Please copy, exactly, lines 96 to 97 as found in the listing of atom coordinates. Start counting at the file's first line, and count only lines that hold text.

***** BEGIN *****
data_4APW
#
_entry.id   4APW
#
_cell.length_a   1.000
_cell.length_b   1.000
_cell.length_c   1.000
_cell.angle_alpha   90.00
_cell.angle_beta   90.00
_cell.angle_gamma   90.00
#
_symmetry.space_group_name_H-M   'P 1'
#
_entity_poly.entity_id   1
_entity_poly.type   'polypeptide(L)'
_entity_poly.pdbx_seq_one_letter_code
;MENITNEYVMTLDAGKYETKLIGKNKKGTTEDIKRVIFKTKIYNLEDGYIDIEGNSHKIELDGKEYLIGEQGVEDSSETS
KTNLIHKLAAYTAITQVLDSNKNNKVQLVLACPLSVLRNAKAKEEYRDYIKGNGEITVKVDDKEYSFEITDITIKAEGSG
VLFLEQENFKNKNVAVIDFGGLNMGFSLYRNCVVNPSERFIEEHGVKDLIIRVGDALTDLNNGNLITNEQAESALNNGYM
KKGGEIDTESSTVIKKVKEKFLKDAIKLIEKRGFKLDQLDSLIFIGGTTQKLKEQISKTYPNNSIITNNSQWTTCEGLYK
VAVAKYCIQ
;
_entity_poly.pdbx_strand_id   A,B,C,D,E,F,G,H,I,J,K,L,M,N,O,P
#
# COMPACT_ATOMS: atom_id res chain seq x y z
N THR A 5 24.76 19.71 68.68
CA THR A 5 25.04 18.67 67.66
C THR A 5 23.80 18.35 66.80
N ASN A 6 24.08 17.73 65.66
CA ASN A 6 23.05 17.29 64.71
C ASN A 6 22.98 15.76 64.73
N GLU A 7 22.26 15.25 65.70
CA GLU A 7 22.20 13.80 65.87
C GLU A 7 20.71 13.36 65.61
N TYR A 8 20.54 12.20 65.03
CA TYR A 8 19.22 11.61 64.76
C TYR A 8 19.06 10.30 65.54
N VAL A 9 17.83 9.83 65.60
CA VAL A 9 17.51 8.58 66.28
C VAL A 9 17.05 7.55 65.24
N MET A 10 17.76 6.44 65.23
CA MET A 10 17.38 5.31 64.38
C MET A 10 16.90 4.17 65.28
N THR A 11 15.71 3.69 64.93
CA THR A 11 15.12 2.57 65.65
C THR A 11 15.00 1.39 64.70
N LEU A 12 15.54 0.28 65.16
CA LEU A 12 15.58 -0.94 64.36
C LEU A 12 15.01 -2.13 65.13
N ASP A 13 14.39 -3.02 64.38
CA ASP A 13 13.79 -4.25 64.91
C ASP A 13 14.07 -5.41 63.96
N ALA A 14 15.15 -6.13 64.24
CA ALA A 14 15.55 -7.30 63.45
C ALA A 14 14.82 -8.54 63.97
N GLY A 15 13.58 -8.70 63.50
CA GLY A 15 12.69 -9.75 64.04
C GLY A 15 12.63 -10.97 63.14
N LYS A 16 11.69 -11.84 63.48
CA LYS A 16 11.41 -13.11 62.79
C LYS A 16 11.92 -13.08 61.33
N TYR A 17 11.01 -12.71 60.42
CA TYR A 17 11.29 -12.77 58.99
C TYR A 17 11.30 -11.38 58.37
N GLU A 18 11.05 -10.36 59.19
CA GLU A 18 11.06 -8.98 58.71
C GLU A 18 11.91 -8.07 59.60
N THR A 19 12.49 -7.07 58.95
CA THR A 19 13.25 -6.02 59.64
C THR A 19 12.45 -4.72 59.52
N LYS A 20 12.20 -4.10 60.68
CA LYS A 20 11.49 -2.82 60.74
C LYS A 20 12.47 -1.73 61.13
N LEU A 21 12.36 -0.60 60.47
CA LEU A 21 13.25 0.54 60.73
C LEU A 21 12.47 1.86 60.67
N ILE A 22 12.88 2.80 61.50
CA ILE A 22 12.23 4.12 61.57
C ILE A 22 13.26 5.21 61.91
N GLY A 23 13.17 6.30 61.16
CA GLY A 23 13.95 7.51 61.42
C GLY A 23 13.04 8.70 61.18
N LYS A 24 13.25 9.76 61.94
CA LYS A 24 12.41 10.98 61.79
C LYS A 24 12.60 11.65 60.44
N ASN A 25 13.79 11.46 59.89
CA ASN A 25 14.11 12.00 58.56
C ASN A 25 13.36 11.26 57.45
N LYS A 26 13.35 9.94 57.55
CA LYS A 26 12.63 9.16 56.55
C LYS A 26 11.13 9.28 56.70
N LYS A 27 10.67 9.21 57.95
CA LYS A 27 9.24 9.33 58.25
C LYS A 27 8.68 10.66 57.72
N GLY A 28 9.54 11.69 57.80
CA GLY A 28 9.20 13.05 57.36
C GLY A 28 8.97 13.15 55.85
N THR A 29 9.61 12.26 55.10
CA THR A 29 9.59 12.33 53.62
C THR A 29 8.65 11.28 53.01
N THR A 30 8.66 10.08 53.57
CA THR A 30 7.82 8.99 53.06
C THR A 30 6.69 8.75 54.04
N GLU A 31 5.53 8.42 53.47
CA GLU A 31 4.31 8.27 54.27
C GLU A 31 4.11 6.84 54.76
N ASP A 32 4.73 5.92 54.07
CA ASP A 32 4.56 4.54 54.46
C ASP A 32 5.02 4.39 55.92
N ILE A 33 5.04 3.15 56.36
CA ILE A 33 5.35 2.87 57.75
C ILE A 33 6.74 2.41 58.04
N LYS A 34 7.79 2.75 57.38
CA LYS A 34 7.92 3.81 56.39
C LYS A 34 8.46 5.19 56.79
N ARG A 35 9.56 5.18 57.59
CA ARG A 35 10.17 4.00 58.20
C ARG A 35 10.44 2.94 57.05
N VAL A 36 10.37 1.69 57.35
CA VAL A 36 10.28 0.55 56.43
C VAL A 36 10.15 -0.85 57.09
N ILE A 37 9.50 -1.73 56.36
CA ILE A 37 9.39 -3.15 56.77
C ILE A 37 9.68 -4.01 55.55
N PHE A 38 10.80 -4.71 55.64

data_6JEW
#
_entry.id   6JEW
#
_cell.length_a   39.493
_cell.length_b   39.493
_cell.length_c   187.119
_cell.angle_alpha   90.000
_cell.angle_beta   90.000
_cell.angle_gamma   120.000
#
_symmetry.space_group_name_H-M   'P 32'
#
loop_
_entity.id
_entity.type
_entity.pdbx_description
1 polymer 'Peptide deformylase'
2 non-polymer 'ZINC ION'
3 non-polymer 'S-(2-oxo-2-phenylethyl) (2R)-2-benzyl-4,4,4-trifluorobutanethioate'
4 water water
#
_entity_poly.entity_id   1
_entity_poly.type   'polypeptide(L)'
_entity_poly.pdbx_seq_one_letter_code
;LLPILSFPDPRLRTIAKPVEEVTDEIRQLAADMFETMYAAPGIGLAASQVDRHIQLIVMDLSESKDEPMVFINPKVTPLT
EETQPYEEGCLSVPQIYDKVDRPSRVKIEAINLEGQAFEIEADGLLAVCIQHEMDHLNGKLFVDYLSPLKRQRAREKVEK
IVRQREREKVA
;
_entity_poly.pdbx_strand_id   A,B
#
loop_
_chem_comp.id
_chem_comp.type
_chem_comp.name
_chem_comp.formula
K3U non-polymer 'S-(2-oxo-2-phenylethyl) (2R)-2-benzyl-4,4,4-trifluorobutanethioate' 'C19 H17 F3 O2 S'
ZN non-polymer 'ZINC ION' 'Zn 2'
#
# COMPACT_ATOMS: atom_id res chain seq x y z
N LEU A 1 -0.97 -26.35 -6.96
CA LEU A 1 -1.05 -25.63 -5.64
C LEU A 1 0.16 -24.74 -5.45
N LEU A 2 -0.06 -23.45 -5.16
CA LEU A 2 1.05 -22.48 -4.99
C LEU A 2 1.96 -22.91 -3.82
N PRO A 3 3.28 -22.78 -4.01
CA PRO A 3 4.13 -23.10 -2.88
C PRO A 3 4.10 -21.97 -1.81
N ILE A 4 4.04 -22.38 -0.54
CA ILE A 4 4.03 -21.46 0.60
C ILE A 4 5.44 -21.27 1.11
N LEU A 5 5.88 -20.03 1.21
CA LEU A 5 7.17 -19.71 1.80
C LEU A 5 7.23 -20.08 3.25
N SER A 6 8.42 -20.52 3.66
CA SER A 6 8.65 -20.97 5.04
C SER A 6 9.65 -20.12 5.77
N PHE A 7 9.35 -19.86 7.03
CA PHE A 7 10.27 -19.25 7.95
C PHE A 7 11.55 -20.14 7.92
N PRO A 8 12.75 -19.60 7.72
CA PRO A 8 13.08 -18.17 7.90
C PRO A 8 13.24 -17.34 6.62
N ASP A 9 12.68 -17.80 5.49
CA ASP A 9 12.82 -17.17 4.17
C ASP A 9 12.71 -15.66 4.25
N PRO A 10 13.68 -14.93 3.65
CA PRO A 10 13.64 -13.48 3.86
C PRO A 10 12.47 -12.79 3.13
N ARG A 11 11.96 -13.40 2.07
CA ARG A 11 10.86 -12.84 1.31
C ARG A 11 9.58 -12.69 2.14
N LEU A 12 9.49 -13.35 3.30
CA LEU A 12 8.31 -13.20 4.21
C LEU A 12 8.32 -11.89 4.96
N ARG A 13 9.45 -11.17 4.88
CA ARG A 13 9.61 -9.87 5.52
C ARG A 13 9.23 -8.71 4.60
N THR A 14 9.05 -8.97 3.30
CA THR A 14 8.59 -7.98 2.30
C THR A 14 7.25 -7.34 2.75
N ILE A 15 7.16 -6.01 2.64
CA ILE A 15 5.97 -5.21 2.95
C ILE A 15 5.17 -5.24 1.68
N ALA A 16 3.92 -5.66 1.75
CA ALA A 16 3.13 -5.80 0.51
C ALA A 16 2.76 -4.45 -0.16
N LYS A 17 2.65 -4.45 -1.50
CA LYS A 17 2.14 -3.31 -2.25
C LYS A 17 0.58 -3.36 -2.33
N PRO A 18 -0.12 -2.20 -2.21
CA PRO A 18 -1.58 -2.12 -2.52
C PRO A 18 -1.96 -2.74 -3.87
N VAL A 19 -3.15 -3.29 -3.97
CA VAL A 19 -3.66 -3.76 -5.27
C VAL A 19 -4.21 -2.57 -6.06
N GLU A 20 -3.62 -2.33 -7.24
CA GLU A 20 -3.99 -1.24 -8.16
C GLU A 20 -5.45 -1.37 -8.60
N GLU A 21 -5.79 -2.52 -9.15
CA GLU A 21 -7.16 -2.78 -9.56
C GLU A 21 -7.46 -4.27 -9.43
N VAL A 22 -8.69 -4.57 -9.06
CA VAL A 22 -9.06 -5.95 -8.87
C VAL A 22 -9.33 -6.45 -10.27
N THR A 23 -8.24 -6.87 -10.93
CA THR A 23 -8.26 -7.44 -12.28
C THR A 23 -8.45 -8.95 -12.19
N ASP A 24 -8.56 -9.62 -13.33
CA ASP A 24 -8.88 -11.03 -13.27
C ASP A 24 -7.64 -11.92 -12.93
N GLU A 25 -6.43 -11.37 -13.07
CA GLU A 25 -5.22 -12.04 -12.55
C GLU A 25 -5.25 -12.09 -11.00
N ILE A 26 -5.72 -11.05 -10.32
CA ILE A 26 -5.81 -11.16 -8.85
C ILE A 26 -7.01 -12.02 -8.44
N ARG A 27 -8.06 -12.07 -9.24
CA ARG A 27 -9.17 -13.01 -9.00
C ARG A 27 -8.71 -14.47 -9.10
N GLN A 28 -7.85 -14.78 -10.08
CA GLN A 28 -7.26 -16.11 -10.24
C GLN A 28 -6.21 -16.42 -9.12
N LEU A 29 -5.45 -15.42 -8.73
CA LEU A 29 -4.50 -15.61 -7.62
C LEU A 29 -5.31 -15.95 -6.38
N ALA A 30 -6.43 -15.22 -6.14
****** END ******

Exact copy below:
CA GLY A 28 9.20 13.05 57.36
C GLY A 28 8.97 13.15 55.85